Months after the premiere of the famous Netflix documentary Making a Murderer, millions of people across the world are still fighting to help exonerate Steven Avery, who was the centerpiece of the film. While some are internet sleuths who dabble here and there in the case, others have spent countless hours pouring over case files and documents.
ABC WDAY 6 reports that Krystyne Frandson, 45, of Hawley, Minnesota, immerses herself regularly in the Avery case after watching the 10-part docu-series at least six times. She admits she’s obsessed but is fully committed to helping free both Avery and his nephew Brendan Dassey. Both remain in prison for the murder of 25-year-old freelance photographer Teresa Halbach.
“Passionate is a good word but probably obsessed, if we’re being honest.”
Like many others, Frandson learned of the case for the first time while watching Making a Murderer, released in December 2015. Yet, Avery has spent the last nine years behind bars for the 2005 death of Halbach. What makes Avery’s story more interesting is that he had already spent 18 years in prison for a rape he didn’t commit. He was only free for a few years before Halbach’s remains were found on his property.
Frandson is convinced that Avery didn’t kill Halbach, so much so that she’s determined to help put the real killer behind bars. She began chatting with a fellow internet sleuth on Facebook, and after pouring over the case together, the pair have an idea of who they think the responsible party is.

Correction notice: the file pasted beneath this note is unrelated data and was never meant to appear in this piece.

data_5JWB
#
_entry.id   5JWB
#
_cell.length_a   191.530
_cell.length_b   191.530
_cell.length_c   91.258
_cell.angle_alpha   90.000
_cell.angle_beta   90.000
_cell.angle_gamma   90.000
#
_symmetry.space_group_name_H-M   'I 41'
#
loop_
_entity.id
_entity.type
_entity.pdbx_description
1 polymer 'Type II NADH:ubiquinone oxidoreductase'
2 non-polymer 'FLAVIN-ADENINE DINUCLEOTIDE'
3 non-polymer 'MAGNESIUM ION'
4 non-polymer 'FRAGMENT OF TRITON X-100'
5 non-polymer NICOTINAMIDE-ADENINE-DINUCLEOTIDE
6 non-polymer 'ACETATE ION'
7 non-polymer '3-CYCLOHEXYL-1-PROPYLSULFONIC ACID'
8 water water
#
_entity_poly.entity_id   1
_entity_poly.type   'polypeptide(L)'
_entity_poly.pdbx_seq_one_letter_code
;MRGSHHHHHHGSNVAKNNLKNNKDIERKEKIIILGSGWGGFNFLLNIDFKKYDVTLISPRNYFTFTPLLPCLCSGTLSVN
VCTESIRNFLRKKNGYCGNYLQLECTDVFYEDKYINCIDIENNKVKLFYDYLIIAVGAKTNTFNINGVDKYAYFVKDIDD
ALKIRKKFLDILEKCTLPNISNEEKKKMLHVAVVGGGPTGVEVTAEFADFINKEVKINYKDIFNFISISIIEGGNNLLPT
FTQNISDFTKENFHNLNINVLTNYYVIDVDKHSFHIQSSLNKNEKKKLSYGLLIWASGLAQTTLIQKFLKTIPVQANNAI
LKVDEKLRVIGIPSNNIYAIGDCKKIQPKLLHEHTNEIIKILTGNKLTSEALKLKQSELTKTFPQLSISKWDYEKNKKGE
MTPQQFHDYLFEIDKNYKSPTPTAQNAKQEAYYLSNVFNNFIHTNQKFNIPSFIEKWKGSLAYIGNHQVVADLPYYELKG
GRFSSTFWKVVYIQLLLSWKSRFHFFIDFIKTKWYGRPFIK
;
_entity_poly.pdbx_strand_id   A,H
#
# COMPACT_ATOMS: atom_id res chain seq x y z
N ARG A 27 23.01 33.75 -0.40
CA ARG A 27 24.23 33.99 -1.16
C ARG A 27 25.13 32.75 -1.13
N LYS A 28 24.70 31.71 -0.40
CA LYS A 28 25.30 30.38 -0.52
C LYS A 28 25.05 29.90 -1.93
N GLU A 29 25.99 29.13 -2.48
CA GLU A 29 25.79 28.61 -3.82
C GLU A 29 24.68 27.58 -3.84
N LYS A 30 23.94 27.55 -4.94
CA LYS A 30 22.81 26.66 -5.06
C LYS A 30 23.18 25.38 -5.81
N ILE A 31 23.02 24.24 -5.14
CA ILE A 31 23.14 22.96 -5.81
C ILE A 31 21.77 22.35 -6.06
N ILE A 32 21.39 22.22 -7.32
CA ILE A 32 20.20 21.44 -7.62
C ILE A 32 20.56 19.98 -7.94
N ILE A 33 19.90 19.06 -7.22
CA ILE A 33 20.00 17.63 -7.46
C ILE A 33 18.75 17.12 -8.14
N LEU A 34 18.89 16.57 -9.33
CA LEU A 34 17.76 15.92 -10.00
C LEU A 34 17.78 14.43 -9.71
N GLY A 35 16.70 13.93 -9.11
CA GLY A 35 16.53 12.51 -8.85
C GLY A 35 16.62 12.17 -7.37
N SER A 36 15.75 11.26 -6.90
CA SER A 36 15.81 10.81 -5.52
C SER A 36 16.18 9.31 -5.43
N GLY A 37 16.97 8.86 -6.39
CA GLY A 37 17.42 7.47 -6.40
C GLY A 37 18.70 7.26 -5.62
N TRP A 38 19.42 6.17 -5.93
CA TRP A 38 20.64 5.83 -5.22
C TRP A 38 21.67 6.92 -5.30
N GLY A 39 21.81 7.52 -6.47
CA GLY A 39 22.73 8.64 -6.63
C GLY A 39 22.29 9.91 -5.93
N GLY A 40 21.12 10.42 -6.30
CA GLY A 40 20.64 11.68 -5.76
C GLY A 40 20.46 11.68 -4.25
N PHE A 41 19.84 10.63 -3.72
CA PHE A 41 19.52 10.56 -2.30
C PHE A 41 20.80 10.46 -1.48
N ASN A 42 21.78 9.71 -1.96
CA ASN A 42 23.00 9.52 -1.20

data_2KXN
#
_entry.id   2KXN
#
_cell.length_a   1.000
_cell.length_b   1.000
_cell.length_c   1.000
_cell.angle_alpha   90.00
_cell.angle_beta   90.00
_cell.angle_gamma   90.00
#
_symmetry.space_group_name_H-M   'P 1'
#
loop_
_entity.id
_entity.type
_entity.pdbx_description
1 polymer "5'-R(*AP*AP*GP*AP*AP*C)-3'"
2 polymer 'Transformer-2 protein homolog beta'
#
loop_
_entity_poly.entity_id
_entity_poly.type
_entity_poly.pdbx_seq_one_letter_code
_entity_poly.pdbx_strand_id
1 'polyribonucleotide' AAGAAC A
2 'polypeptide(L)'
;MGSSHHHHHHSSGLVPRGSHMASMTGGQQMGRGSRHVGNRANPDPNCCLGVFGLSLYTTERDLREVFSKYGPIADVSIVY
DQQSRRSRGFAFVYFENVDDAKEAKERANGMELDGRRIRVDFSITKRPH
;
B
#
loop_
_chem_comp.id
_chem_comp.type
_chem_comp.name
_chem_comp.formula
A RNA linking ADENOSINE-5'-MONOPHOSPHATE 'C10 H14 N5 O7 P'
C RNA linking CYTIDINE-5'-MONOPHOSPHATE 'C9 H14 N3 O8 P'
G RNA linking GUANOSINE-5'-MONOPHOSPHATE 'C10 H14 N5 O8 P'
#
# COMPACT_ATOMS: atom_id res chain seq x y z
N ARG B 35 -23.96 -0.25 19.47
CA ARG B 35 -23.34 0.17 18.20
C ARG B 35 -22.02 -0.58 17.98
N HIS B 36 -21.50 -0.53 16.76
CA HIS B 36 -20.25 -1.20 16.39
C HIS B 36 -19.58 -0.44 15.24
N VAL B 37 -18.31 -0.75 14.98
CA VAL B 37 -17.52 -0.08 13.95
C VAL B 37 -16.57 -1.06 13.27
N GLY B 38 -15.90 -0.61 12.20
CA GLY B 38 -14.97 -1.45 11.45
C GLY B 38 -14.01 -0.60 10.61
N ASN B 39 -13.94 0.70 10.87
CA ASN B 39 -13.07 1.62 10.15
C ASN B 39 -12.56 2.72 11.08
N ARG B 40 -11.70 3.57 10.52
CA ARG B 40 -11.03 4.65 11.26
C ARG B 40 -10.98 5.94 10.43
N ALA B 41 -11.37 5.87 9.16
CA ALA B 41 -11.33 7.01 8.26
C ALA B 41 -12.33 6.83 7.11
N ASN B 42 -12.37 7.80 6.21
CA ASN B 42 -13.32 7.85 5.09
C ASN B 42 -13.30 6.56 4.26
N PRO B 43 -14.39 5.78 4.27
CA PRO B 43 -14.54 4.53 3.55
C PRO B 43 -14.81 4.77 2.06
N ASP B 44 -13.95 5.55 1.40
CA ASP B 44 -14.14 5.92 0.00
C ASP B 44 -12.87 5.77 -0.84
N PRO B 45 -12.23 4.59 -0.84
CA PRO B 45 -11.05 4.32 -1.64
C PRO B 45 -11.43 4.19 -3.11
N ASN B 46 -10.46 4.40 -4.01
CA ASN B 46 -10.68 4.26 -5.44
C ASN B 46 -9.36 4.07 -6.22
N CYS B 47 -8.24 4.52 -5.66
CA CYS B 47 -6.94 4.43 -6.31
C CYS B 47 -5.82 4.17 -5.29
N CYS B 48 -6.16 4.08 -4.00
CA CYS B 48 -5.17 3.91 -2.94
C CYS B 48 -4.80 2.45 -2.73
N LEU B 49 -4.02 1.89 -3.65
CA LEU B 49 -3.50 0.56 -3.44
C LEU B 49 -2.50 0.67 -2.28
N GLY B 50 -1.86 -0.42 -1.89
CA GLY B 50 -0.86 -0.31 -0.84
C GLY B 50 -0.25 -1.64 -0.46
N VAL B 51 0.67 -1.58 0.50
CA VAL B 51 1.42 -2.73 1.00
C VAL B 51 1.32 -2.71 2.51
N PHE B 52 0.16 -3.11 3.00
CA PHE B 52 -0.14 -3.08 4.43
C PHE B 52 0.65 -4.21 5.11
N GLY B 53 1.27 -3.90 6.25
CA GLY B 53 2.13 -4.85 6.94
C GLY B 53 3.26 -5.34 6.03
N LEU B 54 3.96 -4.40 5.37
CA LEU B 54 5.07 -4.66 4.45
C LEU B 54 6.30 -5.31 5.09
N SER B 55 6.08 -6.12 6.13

The alleged suspect was never once questioned by detectives. Frandson took it upon herself to compile 150 pages of documents regarding the person she thinks is responsible. She sent the paperwork over to Avery’s wrongful conviction lawyer, Kathleen Zellner. Frandson indicated that sending Zellner documents and tips is nothing new in the Avery case, as numerous people believe in his innocence and continuously try to help in any way that they can.
“We’re all amateur super sleuths after you watch something like this. You’d be surprised at how many free investigators Kathleen’s got working for her.”
Amateur or not, Frandson’s dedication to the Avery case has been so substantial that actress and comedian Rosie O’Donnell began following her on Twitter.
“I’ve got Rosie O’Donnell following me on Twitter because of this, seriously. It’s that far down the rabbit hole.”
Frandson plans to attend June 11 rally in Manitowoc County, Wisconsin, for the #WeStand4Innocence project, dedicated to helping free both Avery and Dassey. Manitowoc County is both Avery and Dassey’s hometown, and where they were arrested for Halbach’s murder.
In addition to Manitowoc County, June 11 rallies for Avery and Dassey are scheduled to take place in numerous different locations across the world, including Boston, Dublin, Manchester, Melbourne, New York City, and more.
Last week, Frandson took to Twitter to inform people that Manitowoc County may have plans to impose fees for the rally despite the gathering being a peaceful one to raise awareness. Rally-goers plan to protest at the very courthouse where Avery and Dassey were convicted for Halbach’s murder and ultimately sentenced to life in prison without parole.
The rally may also bring people who believe Avery and Dassey are guilty. For the past several months, some people, including the prosecutors in the cases, pointed out that Making a Murderer left out a lot of vital information that led to the convictions. Regardless, Frandson stated that she knows these people may show up, but her main focus is getting Avery freed.
“I hope he’s freed, and I hope to hell they pay, and I hope to God that they provide him with the mental health services that he’s going to need.”
For more information about the Steven Avery rallies, visit the Facebook discussion page. Membership to the page is private, and you’ll need to request permission to join the group.
[Photo by Morry Gash/AP Images]